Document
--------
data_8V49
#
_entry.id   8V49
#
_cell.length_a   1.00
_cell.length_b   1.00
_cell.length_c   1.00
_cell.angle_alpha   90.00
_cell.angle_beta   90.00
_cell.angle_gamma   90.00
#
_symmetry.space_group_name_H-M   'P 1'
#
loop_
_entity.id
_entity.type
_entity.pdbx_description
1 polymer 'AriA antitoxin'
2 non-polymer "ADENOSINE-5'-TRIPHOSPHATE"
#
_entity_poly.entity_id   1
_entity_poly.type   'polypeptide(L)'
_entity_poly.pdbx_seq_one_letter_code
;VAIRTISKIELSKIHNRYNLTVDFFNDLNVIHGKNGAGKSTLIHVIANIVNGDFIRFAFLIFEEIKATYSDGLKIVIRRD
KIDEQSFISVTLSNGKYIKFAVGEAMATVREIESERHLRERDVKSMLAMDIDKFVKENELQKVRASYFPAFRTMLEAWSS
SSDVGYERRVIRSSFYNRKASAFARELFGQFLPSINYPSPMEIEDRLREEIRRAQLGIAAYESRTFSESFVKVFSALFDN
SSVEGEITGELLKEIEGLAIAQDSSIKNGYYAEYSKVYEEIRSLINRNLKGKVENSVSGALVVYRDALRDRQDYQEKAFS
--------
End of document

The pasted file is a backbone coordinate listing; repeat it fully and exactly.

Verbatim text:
data_8V49
#
_entry.id   8V49
#
_cell.length_a   1.00
_cell.length_b   1.00
_cell.length_c   1.00
_cell.angle_alpha   90.00
_cell.angle_beta   90.00
_cell.angle_gamma   90.00
#
_symmetry.space_group_name_H-M   'P 1'
#
loop_
_entity.id
_entity.type
_entity.pdbx_description
1 polymer 'AriA antitoxin'
2 non-polymer "ADENOSINE-5'-TRIPHOSPHATE"
#
_entity_poly.entity_id   1
_entity_poly.type   'polypeptide(L)'
_entity_poly.pdbx_seq_one_letter_code
;VAIRTISKIELSKIHNRYNLTVDFFNDLNVIHGKNGAGKSTLIHVIANIVNGDFIRFAFLIFEEIKATYSDGLKIVIRRD
KIDEQSFISVTLSNGKYIKFAVGEAMATVREIESERHLRERDVKSMLAMDIDKFVKENELQKVRASYFPAFRTMLEAWSS
SSDVGYERRVIRSSFYNRKASAFARELFGQFLPSINYPSPMEIEDRLREEIRRAQLGIAAYESRTFSESFVKVFSALFDN
SSVEGEITGELLKEIEGLAIAQDSSIKNGYYAEYSKVYEEIRSLINRNLKGKVENSVSGALVVYRDALRDRQDYQEKAFS